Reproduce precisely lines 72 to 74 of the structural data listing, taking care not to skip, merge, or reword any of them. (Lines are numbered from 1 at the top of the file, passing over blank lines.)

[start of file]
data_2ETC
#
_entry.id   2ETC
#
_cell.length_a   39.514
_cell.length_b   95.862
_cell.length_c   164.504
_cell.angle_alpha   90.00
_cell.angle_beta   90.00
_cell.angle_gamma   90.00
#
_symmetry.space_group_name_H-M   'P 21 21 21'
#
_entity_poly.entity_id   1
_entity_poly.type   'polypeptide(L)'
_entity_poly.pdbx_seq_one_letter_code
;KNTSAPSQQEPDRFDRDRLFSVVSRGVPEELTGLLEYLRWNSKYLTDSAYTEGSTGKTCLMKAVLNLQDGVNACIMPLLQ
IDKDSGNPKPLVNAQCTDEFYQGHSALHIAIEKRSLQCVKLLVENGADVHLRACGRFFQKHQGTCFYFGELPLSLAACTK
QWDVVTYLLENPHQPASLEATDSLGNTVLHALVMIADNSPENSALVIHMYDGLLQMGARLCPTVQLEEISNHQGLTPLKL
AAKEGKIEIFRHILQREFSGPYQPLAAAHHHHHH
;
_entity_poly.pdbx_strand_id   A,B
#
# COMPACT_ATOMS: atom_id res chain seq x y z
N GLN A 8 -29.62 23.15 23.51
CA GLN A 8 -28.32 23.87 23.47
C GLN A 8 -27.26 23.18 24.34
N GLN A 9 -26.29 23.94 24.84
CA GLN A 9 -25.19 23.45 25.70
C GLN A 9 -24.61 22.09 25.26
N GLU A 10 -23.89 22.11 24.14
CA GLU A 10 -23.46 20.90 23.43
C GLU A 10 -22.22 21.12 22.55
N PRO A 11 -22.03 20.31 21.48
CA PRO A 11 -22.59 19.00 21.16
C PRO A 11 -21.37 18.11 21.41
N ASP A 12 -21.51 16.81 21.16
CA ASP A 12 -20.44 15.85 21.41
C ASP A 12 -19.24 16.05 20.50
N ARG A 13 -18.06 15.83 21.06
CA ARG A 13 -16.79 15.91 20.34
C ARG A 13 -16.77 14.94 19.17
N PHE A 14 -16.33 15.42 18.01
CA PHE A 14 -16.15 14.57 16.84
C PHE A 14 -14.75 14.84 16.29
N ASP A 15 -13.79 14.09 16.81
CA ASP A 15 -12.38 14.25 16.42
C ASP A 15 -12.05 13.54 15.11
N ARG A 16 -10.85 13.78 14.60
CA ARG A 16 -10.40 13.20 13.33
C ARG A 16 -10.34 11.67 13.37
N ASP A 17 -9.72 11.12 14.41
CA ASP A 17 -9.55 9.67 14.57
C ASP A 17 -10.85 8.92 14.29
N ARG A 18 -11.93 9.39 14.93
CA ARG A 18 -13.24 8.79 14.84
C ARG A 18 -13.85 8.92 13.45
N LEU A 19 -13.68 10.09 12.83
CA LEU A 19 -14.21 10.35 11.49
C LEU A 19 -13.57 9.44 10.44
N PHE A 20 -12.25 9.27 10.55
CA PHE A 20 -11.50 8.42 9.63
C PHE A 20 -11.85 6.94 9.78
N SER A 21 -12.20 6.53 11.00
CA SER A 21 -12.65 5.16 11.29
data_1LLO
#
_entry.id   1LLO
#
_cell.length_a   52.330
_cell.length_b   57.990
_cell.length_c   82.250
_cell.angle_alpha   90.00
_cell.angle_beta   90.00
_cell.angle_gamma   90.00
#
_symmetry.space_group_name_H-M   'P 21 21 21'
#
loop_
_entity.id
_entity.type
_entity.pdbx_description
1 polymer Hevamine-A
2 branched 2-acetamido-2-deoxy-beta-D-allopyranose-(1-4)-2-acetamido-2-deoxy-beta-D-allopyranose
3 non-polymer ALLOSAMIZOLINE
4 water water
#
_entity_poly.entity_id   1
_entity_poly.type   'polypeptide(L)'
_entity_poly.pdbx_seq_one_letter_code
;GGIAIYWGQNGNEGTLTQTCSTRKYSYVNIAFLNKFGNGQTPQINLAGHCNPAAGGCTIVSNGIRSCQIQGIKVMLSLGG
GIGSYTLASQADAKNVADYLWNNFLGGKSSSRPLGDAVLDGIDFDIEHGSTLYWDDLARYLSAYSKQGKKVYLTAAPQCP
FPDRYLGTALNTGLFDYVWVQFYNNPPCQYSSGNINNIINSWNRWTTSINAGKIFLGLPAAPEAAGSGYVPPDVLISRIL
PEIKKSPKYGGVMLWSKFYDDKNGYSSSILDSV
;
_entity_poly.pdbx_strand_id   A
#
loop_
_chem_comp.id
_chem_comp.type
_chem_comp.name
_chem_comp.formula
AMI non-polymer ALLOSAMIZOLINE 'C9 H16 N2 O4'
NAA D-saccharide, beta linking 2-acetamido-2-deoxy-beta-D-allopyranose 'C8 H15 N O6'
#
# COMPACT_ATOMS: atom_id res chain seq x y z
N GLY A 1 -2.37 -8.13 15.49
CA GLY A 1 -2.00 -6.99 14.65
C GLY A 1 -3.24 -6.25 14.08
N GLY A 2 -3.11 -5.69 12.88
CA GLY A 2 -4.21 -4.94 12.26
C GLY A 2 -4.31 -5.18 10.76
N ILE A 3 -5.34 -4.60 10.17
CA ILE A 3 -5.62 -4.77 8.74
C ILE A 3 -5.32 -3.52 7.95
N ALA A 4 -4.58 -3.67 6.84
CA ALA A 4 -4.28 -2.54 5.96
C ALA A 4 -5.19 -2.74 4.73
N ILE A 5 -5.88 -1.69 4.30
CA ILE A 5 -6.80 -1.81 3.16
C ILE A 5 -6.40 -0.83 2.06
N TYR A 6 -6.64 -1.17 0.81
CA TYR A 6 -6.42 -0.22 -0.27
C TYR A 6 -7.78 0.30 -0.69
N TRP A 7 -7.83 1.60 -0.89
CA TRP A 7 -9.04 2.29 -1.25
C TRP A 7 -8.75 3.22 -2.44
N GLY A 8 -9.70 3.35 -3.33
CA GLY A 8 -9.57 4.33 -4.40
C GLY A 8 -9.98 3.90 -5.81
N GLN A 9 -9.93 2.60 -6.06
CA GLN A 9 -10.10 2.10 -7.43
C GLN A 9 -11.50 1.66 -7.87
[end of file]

_cell.length_c   82.250
_cell.angle_alpha   90.00
_cell.angle_beta   90.00